- Let go of the past. In order to let go of the past and those reoccurring arguments, stretch yourself to give your partner a genuine and heartfelt apology. Own your part of the issue. Commit that you will both move forward and not hold a grudge.
- Do what you say you will do. This is the basis of trust. When you follow through with your partner’s request it engenders feelings from your partner of, “you have my back.” When you say, “yes” to your partner you are initiating a contract. Stick to the contract! If you say “yes”, even begrudgingly, you do not get to punish your partner because YOU said, “yes”. A “No” answer might be uncomfortable for your partner to hear and for you to say but at least it is truthful and genuine. You might say, “I hear how important that is to you. However, I am not able to commit to that.” Be willing to have the courage to say, “no” if you are not able to follow through on your partner’s request.
Now that you have reflected on your own personal changes that could bring about a loving relationship it is time to sit with your partner reflecting on your shared goals. It is important that you are both equally committed to achieving the same goals. Make sure the goals are realistic and achievable. These shared goals can give a purposeful pathway that enriches your lives with meaning.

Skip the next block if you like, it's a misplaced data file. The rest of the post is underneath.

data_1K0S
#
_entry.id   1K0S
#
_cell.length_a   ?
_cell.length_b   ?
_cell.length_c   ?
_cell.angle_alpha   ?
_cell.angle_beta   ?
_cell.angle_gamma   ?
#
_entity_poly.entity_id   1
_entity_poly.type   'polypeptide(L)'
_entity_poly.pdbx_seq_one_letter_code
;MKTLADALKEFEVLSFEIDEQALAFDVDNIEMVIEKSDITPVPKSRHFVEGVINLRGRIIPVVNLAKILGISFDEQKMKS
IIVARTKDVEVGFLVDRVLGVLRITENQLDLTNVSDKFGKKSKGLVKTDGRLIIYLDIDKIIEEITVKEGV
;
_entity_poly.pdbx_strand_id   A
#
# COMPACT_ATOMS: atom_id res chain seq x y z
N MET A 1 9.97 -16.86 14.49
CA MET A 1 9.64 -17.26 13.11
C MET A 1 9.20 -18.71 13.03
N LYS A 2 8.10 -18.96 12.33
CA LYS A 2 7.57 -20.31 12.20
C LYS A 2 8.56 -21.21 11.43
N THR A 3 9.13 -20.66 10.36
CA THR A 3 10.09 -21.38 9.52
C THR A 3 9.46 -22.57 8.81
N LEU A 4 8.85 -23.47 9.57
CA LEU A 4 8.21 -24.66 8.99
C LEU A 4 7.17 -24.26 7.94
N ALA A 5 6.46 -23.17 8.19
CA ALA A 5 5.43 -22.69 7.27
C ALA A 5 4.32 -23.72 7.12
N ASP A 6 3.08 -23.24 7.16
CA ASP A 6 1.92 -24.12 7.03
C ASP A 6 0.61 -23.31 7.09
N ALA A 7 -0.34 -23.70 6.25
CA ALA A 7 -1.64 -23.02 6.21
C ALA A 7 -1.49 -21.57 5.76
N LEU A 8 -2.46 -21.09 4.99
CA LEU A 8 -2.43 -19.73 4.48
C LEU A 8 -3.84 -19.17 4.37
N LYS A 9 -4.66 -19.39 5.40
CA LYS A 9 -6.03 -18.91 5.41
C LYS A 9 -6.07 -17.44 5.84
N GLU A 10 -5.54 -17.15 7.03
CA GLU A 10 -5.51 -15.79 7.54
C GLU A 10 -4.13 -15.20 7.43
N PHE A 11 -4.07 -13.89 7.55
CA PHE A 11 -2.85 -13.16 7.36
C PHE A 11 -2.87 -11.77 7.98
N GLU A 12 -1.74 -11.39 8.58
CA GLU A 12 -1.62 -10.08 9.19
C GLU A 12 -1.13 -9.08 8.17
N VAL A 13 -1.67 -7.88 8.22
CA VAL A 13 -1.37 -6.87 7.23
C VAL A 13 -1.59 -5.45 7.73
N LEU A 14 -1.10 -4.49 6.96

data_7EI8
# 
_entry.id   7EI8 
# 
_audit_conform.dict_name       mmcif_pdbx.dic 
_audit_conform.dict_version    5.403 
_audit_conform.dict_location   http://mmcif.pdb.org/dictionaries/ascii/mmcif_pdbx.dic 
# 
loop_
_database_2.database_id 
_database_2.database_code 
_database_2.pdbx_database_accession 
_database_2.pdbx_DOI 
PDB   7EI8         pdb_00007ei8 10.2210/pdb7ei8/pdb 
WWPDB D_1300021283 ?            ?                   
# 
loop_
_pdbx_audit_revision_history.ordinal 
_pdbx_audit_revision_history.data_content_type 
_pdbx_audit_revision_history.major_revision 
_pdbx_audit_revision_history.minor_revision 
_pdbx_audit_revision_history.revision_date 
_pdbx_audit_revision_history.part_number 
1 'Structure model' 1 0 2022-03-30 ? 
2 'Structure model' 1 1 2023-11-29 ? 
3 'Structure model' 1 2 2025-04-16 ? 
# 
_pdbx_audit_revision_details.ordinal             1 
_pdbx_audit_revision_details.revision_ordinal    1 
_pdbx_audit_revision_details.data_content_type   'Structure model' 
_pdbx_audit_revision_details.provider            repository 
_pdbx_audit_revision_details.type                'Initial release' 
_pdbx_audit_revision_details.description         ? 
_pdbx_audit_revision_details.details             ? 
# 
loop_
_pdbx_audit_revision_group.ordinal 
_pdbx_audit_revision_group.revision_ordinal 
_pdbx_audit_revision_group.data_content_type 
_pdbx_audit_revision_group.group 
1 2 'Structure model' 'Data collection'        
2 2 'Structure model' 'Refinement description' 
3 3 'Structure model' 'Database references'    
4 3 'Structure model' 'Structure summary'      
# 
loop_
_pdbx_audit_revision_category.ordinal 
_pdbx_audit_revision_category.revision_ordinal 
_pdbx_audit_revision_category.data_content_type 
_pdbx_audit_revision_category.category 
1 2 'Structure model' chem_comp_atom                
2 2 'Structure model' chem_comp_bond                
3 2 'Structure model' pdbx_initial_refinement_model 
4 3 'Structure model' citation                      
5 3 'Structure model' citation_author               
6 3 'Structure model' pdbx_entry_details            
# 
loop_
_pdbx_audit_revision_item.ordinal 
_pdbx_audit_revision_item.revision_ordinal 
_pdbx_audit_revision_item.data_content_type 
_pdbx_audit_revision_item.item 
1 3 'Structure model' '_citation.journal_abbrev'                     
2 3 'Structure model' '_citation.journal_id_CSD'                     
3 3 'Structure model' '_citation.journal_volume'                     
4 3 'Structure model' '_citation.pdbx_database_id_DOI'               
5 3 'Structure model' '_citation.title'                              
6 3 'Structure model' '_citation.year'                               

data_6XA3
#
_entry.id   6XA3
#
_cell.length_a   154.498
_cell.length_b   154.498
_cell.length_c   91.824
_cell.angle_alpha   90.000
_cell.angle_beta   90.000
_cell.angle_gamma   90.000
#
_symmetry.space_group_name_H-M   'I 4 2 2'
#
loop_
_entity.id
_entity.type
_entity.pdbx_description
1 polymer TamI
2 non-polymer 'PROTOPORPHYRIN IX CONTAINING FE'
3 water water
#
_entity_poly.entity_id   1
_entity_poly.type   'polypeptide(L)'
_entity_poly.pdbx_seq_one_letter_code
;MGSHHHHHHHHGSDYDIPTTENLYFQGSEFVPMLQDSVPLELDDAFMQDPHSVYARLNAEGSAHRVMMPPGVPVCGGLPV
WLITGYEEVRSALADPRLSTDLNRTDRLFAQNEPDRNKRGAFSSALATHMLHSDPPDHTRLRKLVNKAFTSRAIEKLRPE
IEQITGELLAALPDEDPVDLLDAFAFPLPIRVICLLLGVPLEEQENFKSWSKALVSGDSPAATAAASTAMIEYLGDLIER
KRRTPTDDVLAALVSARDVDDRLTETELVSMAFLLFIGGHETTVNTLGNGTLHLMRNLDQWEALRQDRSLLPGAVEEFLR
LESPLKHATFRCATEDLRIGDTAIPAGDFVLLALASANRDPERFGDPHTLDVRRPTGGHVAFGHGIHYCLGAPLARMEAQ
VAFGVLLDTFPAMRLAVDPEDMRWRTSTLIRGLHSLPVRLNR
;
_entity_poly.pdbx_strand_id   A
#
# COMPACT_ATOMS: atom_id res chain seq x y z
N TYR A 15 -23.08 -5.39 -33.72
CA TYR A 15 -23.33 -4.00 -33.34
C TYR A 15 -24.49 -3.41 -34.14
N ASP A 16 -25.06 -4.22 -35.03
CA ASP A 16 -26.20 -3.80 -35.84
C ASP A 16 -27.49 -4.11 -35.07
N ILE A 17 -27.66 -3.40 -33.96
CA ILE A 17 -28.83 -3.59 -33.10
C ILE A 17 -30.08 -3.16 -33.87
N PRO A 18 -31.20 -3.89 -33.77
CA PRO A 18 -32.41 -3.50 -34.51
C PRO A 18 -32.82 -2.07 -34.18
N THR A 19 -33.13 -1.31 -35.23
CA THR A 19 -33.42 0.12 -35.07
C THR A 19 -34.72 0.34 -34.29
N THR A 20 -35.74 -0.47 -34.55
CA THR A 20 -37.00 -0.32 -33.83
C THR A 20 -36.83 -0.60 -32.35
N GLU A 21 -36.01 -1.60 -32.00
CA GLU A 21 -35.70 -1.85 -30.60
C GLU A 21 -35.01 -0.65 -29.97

To find out if you and your partner are on the same page, sit together and answer the following questions. Another approach is to answer the questions individually and then compare notes with your partner. Next, combine the similar goals on a separate page. This is an opportunity for some negotiation and dialoguing. This becomes your template for your shared relationship goals for the coming year.
- How can we keep or bring back the fun in our relationship?
- How can we spend more quality time together?
- How can we build intimacy, both sexually and emotionally?
- What is something we can both do to improve our friendship?
- How will we let each other know about our physical and emotional needs?
- How will we handle jealousy, resentment or competition toward one another?
- How will we handle fights and bring them to a healthy resolution?
- How will we communicate and “check-in” with each other?
- How do we support each other’s individual goals?
- What is the most important aspect about our relationship? And how do we nurture that?
- Are these goals realistic and achievable and are we both willing to commit to them?
Lastly, reading a self-help book together is a useful tool to learn new and more effective communication skills. Two books I would recommend are:
Be patient – changes don’t happen overnight. Commit to take small daily steps towards your individual and shared goals. You will be surprised by the positive outcome and lasting impact!
May the coming year fill your hearts with love, your home with joy and life with peace.